When Pete Sampras is watching you play tennis and Rafael Nadal is stopping by your house for morning coffee, it’s a safe assumption that you carry a bit of influence. An influencer, as the contemporary social-media marketer might say—and says Roger Federer himself. The 37-year-old chieftain-champion ended an extended interview with Tennis Channel’s Leif Shiras and Jon Wertheim on Sunday by referencing the trendy term, yet another title for the man who already has 100 of them.
It may have been Federer’s funniest quip of the eight-minute conversation, conducted after his 6-1, 7-5 opening-round win over Peter Gojowczk at Indian Wells. But the rest of Federer’s remarks were engaging for a variety of reasons:
—Federer knew Sampras had attended Novak Djokovic’s match last night, and that his idol was staying the weekend in Palm Springs…but he didn’t make the connection that Pistol Pete might also drop by his match. He didn’t realize Sampras was in the audience until it was announced on court.
—What gives Roger Federer goosebumps? “Saving break points; winning a game; winning tournaments; playing in front of a big crowd; hearing the roar; playing in font of the likes of Pete Sampras; that about sums it up.” The pros: they’re almost just like us.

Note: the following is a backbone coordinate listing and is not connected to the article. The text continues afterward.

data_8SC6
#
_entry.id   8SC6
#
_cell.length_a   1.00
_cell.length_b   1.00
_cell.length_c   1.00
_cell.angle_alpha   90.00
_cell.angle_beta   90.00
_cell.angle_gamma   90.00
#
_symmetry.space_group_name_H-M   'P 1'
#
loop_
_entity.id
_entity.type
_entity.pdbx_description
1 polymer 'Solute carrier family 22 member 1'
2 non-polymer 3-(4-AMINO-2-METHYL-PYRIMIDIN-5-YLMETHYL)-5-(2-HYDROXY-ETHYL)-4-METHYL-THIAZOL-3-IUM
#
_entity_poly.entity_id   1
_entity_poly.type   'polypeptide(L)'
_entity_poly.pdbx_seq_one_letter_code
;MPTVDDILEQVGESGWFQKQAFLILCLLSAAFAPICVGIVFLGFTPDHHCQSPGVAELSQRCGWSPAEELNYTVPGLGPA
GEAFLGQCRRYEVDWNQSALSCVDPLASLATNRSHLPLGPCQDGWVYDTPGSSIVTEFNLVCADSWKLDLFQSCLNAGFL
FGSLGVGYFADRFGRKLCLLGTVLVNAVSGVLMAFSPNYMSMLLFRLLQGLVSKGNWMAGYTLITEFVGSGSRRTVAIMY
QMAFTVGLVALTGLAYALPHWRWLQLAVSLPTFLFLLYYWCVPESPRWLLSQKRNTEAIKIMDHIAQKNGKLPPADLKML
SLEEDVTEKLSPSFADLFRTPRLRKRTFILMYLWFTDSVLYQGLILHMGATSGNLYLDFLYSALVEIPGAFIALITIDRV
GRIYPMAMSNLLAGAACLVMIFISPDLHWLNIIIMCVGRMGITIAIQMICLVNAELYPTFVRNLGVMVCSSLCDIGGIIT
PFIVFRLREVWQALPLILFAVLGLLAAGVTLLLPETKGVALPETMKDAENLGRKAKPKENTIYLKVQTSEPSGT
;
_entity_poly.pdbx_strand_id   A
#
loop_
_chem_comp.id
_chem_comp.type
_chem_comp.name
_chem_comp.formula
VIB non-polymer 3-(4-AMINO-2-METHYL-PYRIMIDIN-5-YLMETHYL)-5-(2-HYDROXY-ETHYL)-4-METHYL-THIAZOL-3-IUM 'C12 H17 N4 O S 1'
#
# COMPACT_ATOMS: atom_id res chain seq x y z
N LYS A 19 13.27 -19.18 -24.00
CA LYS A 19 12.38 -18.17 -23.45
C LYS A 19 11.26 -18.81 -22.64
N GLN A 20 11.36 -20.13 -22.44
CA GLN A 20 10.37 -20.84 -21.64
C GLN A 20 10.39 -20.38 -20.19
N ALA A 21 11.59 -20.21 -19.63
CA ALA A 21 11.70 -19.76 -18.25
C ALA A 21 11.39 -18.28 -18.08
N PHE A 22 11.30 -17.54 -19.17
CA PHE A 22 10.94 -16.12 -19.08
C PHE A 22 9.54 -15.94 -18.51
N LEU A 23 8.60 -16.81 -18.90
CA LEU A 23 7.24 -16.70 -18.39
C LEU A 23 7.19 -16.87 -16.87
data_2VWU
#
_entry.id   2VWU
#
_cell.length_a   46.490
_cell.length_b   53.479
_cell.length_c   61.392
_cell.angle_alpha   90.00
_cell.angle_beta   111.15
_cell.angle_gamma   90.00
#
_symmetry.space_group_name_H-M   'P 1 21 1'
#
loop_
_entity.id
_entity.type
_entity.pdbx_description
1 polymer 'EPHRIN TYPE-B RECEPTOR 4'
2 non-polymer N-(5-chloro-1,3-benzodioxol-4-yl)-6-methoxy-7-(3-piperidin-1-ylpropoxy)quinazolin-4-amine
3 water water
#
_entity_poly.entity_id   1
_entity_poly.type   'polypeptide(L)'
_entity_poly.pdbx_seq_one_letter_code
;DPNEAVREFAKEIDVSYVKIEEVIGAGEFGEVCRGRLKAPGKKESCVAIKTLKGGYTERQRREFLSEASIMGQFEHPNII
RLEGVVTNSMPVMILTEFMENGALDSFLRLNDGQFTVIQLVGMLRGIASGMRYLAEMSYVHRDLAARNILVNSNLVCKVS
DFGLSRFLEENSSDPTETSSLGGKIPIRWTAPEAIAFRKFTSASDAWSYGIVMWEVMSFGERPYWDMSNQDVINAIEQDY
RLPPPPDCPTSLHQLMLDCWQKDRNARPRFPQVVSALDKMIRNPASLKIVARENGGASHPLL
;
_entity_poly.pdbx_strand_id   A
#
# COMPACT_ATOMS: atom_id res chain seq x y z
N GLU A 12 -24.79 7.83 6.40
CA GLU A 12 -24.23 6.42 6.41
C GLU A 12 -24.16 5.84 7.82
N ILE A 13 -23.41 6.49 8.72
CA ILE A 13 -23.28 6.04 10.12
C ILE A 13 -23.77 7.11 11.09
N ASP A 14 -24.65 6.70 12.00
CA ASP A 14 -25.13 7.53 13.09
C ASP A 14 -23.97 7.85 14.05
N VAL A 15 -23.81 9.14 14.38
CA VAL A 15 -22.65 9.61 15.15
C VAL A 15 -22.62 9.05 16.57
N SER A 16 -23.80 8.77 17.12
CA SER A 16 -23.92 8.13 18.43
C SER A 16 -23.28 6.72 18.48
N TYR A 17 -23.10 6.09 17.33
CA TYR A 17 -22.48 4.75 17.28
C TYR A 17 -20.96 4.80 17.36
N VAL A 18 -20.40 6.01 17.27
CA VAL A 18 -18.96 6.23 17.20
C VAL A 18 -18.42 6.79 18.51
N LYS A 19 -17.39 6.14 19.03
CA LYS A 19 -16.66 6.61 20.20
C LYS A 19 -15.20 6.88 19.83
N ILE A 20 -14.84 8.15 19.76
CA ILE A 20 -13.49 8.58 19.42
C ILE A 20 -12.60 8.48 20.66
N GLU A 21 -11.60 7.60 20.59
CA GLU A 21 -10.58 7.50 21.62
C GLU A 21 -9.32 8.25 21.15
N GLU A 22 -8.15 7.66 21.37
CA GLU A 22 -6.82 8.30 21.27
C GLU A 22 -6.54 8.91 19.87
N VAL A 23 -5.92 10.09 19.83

—Tour politics have been a hot-button topic this week, with ATP president and CEO Chris Kermode voted out by the board. Federer didn’t address the decision specifically, but he expressed his desire to remain involved with the future of the sport.
“We need to have a clear plan—and I’m not sure what the plan is,” said Federer. “That's the big thing I worry about.
“I would like to take an active role, to some extent as much time as i have…just to be part of the process. Because i do care, and if I do care, i should put it a little work as well.”
—Call it Champions in California Getting Coffee: “I spoke to Rafa the other day, for quite some time,” said Roger. “He came to the house, we had coffee together.”
“We’re aligned and we agree that we should be tailing and coming up with a proper plan.”
—Federer had previously announced that he’ll return to clay this season, having missed the last three French Opens (one due to injury). His team always left the decision up to him, Federer said, suggesting that only if he was fully committed to the grind should he play on the surface. This year—at least in Madrid and Paris—the commitment is there.
“This year I was not in the mood to have a massive break,” said Federer. “I really feel the body's in a great place right now.”
For more, watch the entire interview with Roger Federer above.